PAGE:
I’ve never really understood why, when people go to gigs, they just go to see one band, which is usually the headline act. Of course, there have been plenty of occasions when I’ve seen a support act have more people watch them than the headliner, usually because they are friends of the band. But why not stay and watch the rest of the acts? I always make a point of getting to the gigs early, or at least for the advertised door time, only to be left waiting around outside for any number of reasons. Having set times posted on the event page is always handy, but I usually calculate first band on half an hour after opening. I know some promoters don’t put set times because they want people to come and watch all the bands, which is fair enough, but some people have to travel a long way and not only want to get there on time, but also want to make sure that they have time to get the last train home, especially during the week. But I digress. The point I wanted to make about turning up to see all the bands is because you might discover a new band to like that you would not otherwise. This has happened with me on countless occasions, and support act of this evening was one of them. I first saw Beach Riot on a stellar line up at the Shacklewell Arms, for the launch of the We Can Do It compilation cassette. Their garage grunge left an impression amongst all the other hard hitters on the night. I’ve caught them a few times since, and they were the main draw for this evening.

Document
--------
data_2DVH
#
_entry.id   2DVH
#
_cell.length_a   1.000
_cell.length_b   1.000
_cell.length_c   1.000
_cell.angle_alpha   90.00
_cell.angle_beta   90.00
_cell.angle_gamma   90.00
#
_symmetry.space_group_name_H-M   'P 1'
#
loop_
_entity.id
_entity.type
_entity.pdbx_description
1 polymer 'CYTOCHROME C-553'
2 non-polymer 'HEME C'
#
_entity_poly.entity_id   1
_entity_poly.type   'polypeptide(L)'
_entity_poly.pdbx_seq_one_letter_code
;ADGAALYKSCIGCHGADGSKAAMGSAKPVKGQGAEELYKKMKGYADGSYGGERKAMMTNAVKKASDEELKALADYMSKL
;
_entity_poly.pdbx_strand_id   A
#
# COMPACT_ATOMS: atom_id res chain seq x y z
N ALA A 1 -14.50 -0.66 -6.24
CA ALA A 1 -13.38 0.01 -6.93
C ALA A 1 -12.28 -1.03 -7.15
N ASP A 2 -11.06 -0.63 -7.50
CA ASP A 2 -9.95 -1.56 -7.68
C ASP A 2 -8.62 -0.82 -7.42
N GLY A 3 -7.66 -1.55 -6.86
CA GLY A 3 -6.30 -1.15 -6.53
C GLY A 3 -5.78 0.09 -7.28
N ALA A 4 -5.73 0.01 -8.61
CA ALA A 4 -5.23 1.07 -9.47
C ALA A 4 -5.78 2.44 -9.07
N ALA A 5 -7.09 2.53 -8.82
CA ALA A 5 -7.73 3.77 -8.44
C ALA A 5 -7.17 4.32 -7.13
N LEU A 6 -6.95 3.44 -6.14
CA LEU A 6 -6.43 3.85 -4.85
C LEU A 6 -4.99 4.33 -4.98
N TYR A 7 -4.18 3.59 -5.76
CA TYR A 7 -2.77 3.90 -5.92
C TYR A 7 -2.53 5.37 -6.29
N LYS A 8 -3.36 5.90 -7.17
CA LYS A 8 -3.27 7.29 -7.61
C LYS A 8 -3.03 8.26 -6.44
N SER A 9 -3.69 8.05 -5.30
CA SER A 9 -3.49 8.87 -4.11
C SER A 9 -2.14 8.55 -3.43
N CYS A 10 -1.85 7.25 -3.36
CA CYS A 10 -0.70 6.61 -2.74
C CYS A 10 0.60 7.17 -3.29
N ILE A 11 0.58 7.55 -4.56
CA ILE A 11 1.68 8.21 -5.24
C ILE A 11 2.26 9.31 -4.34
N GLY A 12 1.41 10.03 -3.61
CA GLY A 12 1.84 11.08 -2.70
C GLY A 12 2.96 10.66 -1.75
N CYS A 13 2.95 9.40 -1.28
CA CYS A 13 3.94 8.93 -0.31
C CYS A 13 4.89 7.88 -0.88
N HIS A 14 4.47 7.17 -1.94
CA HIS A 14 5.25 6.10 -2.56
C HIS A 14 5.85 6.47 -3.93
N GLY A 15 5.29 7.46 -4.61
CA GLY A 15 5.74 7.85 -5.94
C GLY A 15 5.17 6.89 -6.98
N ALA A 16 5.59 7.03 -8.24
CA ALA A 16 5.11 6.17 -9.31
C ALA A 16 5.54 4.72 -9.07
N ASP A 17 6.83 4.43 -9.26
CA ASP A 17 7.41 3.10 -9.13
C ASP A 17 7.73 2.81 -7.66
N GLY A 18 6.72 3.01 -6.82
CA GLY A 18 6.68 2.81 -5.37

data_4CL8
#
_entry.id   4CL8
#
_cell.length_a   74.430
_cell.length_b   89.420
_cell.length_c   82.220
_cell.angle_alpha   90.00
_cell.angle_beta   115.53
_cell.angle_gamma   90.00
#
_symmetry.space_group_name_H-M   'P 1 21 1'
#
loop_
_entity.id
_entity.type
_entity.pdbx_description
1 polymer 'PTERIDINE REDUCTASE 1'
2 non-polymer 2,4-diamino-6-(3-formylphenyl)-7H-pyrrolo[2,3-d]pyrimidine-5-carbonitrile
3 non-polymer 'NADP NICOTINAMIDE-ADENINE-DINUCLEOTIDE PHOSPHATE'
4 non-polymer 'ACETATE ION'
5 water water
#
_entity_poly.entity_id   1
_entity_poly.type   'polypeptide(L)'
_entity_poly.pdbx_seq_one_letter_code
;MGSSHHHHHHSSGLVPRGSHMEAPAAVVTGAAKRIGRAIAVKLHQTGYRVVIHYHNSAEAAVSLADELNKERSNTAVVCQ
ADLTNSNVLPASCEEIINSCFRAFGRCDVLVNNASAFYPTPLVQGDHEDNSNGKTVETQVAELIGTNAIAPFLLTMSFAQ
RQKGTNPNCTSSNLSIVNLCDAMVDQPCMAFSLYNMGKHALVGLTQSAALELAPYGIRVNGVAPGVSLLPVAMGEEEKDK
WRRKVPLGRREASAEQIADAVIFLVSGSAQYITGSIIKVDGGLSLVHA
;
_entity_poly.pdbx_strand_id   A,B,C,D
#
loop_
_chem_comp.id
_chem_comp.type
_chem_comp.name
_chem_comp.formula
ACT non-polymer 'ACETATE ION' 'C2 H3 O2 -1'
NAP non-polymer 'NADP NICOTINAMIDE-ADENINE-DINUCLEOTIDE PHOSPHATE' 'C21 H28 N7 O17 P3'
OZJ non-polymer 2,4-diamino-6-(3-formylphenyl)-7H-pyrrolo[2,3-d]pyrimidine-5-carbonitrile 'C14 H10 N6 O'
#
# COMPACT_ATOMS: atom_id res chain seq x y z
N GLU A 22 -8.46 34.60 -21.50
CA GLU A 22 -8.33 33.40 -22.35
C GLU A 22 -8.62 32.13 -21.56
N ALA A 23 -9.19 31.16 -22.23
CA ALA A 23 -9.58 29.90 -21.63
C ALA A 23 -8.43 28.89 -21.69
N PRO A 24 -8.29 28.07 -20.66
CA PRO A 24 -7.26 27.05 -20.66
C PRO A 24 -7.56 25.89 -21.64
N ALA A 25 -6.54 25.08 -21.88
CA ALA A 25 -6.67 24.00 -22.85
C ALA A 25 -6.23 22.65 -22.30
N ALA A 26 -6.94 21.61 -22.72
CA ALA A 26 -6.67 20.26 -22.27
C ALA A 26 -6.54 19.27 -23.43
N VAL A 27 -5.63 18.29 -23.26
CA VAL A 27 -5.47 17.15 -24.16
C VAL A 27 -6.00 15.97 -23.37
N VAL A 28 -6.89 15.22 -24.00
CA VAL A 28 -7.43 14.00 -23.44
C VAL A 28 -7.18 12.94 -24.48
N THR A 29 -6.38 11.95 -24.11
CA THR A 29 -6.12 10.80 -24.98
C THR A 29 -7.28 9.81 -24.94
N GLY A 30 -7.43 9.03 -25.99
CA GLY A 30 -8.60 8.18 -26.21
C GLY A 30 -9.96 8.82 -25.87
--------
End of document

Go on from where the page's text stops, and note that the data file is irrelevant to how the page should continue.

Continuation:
Opening were, Terror Bites, yet another guitar and drums duo with punk leanings, that made Slaves seem like art rockers. They may not have had the volume or stage presence of Kent’s favourite sons, but having seen Slaves very early in the development, again as an opening act, Terror Bites have just as much promise.
Beach Riot had the evening’s middle slot, and their raw energy perfectly bridged the punk chaos the preceded and the Novatines’ more polished rock that was to follow.